(Crystal, 2003). To help students learn this valuable skill. English as a second language (ESL) courses have been adapted in many countries. Technology has been evolving rapidly over the past decade and, as such, it is beginning to play a role in the classroom with proper integration, technology could help improve student’s performance in the ESL classrooms. Technology can srengthen an approach in the current methods of teaching. We can claim that the knowledge practices of young people have drastically changed during the last decade although the educational practices have largely remained the same. Marc Prensky (2012) pointed out that today’s students are no longer people our educational system was designed to teach.
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Innovative Solutions to New Challenges in English Language Education: Aligning National Outcomes to Global Standards

Innovative Solutions to New Challenges in English Language Education: Aligning National Outcomes to Global Standards

Any opinions expressed within its publications do not necessarily represent those of the publisher, or any of their respective employees or agents. No responsibility is accepted by the publisher for the accuracy of any statements, opinions or advice contained in any information on its publications and readers should rely upon their own enquiries when making any decisions affecting their own interests. Every effort has been made to ensure that this publication is free from error or omission and the publisher, or any of their respective employees or agents, shall not accept responsibility for injury, loss or damage occasioned to any person acting or refraining from action as a result of any material within this publication whether or not such injury, loss or damage may be in any way caused as a result of any negligent act or omission, breach of any duty or default by the publisher, or any of their respective employees or agents.
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Innovative Solutions to New Challenges in English Language Education: Aligning National Outcomes to Global Standards

Innovative Solutions to New Challenges in English Language Education: Aligning National Outcomes to Global Standards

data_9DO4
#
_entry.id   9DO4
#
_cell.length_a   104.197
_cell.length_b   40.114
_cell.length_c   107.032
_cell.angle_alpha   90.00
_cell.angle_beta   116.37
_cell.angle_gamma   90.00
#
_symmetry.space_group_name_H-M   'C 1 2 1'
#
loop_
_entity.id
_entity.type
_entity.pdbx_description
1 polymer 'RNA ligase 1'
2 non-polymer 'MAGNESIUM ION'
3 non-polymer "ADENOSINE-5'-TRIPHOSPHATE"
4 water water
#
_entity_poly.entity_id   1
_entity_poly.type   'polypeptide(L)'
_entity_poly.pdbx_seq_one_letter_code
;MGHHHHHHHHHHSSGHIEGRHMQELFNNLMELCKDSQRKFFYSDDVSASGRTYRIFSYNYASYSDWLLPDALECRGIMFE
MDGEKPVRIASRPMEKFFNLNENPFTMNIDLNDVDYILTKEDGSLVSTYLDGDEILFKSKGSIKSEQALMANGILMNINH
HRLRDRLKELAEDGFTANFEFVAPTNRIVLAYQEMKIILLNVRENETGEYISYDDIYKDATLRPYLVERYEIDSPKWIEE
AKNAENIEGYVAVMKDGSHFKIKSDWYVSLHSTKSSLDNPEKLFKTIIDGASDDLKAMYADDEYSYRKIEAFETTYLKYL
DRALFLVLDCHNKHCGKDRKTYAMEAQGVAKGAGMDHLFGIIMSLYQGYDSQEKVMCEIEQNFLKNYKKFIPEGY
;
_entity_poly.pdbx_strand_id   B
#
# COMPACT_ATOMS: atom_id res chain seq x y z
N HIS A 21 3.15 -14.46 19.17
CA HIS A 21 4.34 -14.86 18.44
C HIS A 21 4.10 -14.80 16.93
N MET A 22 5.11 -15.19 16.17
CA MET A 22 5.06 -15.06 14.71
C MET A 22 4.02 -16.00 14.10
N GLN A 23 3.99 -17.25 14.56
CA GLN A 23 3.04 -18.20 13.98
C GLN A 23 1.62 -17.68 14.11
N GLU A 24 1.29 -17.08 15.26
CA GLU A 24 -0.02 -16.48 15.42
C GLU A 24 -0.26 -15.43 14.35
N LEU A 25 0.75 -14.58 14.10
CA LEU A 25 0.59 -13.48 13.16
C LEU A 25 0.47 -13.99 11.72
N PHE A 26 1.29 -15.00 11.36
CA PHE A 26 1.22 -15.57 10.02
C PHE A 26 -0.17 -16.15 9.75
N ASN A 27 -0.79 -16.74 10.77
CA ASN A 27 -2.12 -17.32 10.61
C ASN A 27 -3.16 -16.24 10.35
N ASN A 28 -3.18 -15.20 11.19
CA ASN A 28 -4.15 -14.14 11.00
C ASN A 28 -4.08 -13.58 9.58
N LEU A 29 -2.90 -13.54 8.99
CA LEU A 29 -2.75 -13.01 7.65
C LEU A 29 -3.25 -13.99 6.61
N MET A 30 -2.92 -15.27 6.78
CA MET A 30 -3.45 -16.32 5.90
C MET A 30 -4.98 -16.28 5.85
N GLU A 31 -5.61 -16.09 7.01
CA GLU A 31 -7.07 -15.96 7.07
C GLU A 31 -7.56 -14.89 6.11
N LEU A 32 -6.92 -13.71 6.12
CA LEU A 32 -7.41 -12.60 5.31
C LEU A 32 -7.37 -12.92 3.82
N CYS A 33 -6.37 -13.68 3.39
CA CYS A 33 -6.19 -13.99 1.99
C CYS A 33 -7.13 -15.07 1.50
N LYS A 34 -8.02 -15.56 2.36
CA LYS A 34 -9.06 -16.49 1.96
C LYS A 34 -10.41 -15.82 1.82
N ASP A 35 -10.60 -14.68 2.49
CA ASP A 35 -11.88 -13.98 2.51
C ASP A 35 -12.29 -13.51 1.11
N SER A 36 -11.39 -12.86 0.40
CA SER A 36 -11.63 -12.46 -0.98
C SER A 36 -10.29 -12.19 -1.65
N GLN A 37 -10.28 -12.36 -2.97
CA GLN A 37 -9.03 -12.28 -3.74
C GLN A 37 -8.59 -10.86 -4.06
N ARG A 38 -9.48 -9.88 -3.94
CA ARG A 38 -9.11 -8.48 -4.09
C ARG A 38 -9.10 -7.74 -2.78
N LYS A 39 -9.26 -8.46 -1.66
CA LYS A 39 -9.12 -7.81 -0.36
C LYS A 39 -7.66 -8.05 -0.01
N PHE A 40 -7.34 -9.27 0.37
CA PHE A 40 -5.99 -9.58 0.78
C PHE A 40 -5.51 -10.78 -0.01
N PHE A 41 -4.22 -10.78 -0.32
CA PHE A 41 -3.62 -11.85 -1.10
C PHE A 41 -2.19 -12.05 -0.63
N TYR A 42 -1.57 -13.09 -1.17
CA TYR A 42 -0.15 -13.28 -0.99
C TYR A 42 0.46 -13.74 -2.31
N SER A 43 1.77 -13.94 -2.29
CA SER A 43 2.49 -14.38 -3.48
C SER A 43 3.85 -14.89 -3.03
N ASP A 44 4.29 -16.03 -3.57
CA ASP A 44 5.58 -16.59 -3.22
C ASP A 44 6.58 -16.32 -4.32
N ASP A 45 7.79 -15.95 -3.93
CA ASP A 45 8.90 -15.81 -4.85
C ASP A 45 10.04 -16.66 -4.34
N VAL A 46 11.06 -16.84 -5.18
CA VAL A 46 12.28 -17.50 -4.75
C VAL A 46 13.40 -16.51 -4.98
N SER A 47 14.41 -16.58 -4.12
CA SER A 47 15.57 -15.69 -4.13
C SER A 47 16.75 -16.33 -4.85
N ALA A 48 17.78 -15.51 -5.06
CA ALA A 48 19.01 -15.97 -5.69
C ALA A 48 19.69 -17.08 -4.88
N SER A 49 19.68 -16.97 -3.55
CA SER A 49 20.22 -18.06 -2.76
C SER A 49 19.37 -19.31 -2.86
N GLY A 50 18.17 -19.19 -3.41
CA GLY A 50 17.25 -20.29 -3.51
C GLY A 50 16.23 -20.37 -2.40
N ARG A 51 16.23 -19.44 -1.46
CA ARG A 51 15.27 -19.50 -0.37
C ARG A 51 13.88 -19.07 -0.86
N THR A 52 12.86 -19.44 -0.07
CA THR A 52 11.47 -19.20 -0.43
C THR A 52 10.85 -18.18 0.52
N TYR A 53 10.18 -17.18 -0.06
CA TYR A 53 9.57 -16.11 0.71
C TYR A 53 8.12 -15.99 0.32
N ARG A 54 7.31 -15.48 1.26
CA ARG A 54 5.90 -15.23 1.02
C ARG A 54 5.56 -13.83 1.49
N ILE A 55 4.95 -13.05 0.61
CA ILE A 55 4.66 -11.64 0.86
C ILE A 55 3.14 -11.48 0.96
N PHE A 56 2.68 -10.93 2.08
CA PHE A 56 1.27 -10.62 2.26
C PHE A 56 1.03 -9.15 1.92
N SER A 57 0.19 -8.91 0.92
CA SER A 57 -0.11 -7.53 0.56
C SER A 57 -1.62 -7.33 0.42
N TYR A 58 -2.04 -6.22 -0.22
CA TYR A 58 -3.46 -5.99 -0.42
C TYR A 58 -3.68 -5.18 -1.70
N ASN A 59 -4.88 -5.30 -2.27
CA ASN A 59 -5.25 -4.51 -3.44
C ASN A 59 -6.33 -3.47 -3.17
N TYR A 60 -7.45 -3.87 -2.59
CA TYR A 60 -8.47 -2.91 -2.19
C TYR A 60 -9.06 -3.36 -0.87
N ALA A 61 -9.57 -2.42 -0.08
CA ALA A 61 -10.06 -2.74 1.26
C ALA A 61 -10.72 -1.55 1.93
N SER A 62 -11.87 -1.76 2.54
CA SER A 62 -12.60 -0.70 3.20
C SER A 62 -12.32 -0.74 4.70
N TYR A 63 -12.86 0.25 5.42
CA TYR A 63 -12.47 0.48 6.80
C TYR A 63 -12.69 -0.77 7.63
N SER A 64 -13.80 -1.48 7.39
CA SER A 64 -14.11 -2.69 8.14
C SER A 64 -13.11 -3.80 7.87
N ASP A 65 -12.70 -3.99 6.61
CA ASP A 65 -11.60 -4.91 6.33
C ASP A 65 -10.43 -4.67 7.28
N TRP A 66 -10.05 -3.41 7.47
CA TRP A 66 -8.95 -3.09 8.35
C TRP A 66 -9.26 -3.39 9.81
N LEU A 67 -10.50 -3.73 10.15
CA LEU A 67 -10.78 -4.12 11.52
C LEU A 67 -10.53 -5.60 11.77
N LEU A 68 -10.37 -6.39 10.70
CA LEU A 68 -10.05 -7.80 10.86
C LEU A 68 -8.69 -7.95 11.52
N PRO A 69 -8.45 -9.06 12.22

Role interdependence is confirmed by assigning roles to the group members to encourage interaction and discussion and to help the group accomplish the task more efficiently (Cohen et al., 1994). Barkley, Cross and Major (2005) point out that role assigning aims at enhancing greater participation within group, ensuring various aspects of a learning task and encouraging interdependence among group members. Citing Millis and Cottell (1998), they further assert six common group roles: facilitator, recorder, reporter, time keeper, folder monitor, and a wild card. A facilitator moderates the group discussion by summarizing, and making sure all members participate. A recorder records any group activities by completing students’ worksheet for submission to the teacher. A reporter serves as the spokesperson. A time keeper keeps track of time limitation. A folder monitor takes care of the group materials prepared in a folder by the teacher. A wild card fills in the role of any missing member.
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Innovative and Time Economic Pedagogical Views in Chemical Education – A Review Article

Innovative and Time Economic Pedagogical Views in Chemical Education – A Review Article

The molecular formula which defines a very large number of chemical structure, in this particular case, it is a herculean task to calculate the nature and number of bonds. Earlier Badertscher et al studied a novel formalism to characterize the degree of unsaturation of organic molecules. But no such work has not been taken till now to calculate the number and types of bonds in open chain olefinic system having complex molecular formulae like C 176 H 250 , C 2000 H 2000 .

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NUTRITION IN ADULT.

NUTRITION IN ADULT.

KEBUTUHAN GIZI • Umumnya laki-laki lebih memerlukan energi ini disebabkan karena secara fisik laki-laki lebih banyak bergerak tetapi pada aktivitasnya juga memerlukan energi banyak • [r]